B2B International
B2B International

September 7, 2009

Colin By Name, Pollack By Nature

In A Mysterious Case of Rebranding back in April 2009, Caroline Harrison used her Thursday Night Insight slot to comment on the somewhat unusual case of Sainsbury’s, a leading British supermarket, making the decision to rebrand the fish ‘pollack’ (allegedly too embarrassing for shoppers to ask for) to ‘colin’ (clearly much less embarrassing!).

At the time, according to retailer, the aim of the rebrand was to increase sales of this particular fish, which tastes similar to the ever-popular cod, is cheaper per kilo, and – importantly for those environmentally-conscious among us – is more sustainable. Caroline finished her article by wondering whether supermarkets, grocery stores and fishmongers alike would all see an upturn in sales on the back of Sainsbury’s Easter promotional rebrand and the surrounding awareness campaign/hype.We’re today pleased to be able to answer that question.

According to Seafish, the government body that promotes the fishing industry, pollack has become one of the UK’s best-selling fish, entering Britain’s seafood top 10 as the eighth most popular fish to eat. More than 13,000 tonnes of pollack was sold in the UK retail market last year, outselling both scampi (5,700 tons) and trout (4,400 tons) combined. Salmon is Britain’s favourite species with 49,000 tonnes sold (worth £607 million), and tuna – thanks largely to sales of the tinned variety – is second.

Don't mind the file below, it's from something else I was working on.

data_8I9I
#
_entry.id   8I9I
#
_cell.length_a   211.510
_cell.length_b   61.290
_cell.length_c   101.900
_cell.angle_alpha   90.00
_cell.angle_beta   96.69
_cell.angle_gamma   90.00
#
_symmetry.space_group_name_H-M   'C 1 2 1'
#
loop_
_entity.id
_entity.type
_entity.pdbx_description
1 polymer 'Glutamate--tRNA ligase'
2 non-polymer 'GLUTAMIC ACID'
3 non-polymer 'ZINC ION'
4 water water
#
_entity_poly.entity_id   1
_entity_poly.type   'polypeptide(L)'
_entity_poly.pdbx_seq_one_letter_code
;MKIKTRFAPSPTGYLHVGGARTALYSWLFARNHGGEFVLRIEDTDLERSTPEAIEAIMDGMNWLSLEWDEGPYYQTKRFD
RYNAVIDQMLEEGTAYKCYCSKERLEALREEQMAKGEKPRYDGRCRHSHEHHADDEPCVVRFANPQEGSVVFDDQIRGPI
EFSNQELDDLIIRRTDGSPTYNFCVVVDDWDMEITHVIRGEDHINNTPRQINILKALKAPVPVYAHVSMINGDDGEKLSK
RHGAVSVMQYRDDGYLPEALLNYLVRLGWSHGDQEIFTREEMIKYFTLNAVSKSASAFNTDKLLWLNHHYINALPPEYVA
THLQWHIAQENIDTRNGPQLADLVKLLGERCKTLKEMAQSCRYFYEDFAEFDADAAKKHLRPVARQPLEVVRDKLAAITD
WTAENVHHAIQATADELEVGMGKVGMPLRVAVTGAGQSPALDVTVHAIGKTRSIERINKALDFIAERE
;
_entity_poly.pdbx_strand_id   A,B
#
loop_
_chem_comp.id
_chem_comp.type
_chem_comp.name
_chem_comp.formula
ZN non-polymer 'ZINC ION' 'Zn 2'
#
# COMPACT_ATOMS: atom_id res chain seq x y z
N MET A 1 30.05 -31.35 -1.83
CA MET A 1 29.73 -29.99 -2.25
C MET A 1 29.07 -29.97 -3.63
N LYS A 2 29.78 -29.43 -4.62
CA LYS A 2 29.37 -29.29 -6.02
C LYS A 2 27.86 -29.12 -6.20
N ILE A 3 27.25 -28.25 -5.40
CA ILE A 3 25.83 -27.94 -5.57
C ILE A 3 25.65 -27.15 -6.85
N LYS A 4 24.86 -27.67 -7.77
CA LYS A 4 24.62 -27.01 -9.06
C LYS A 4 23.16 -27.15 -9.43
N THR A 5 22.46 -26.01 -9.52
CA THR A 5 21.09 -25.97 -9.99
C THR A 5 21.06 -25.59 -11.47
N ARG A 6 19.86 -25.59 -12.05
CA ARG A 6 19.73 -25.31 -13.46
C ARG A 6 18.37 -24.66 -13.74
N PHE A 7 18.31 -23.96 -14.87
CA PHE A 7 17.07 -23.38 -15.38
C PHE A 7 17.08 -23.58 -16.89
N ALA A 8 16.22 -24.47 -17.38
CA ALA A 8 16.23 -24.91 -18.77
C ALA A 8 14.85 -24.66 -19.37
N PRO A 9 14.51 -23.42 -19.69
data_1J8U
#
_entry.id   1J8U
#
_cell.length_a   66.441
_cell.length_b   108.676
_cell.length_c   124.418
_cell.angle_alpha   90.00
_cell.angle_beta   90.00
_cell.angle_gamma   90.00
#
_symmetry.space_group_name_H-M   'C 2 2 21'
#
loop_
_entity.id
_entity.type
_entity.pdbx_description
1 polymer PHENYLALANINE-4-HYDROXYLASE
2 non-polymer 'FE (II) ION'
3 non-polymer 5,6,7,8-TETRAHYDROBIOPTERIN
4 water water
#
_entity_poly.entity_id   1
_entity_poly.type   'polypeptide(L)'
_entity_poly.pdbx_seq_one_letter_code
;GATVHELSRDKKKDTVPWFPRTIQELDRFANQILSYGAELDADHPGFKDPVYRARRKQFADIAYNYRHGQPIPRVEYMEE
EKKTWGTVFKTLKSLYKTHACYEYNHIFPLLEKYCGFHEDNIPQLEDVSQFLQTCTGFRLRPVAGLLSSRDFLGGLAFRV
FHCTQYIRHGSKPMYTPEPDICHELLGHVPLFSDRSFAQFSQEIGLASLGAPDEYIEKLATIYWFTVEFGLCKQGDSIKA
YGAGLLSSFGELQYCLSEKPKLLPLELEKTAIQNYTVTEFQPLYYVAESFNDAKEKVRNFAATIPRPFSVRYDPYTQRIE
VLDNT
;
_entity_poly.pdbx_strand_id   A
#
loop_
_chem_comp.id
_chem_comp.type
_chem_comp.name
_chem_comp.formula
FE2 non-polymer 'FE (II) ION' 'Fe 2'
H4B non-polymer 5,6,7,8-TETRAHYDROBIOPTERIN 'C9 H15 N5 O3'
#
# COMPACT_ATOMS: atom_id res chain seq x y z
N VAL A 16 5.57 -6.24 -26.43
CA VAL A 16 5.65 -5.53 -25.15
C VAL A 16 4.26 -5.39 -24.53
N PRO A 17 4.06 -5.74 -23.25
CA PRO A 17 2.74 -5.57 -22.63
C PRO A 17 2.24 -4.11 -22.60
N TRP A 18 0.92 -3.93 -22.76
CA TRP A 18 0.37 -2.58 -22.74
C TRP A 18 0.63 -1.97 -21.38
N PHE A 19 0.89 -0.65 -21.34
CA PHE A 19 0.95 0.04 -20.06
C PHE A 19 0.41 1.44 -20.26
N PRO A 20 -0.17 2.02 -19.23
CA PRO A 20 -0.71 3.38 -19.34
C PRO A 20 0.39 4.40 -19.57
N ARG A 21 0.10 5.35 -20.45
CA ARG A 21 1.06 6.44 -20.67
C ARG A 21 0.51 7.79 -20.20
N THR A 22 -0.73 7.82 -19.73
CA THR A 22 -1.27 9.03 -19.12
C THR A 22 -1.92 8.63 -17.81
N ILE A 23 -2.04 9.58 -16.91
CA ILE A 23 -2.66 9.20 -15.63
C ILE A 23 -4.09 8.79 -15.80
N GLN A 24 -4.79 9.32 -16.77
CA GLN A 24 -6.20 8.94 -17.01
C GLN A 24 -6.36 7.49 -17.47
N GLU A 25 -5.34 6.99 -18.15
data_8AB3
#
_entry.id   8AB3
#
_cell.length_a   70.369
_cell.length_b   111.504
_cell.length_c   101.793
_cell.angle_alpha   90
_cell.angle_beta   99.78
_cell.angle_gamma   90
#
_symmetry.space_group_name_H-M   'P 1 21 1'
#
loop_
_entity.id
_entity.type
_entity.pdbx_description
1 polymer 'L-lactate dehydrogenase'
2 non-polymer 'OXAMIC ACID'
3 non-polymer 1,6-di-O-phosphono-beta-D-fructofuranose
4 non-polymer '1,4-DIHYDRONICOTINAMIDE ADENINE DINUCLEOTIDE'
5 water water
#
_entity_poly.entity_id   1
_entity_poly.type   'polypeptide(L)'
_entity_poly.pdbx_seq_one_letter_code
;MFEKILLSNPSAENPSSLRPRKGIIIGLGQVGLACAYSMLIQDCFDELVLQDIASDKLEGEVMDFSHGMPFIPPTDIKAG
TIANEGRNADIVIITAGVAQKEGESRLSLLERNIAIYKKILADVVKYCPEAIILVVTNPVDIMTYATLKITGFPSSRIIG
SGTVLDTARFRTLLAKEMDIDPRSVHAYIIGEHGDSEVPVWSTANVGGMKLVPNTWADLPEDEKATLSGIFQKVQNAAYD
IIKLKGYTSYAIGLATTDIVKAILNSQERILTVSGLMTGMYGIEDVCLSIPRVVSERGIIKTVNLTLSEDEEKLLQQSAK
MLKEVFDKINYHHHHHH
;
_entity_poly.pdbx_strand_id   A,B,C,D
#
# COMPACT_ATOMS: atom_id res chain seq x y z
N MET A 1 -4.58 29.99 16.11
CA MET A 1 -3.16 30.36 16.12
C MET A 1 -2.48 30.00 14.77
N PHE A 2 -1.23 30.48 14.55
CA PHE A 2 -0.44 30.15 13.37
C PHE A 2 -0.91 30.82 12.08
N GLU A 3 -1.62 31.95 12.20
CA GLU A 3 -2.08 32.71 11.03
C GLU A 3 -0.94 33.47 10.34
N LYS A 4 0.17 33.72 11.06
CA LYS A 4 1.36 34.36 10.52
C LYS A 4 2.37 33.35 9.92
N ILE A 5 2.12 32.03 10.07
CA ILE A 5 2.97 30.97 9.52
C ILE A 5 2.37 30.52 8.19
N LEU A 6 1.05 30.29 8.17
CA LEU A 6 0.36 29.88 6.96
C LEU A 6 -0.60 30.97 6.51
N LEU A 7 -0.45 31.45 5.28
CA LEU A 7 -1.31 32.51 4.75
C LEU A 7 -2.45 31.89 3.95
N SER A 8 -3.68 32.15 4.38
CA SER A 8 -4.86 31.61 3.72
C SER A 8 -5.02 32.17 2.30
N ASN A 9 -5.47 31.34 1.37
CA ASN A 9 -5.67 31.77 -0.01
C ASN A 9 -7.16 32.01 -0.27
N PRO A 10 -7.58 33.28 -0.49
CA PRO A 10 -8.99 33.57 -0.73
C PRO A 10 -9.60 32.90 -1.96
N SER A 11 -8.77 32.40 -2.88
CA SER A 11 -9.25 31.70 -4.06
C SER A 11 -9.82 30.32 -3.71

The rising cost of over-fished Atlantic cod combined with a certain frugality among consumers thanks to the recession – not to mention the publicity surrounding the colin rebrand – have all contributed to the increase in sales. According to Karen Galloway, Market Insight Manager at Seafish: "Pollack’s popularity has certainly been helped by the current economic climate as people switch from more expensive fish to cheaper alternatives."

As reported in the Telegraph, a spokesperson for Sainsbury’s has said that renaming pollack was a temporary trial measure. She confirmed that: "Sales did go up by more than 50 per cent. We are currently in consultation about whether or not to change the name."

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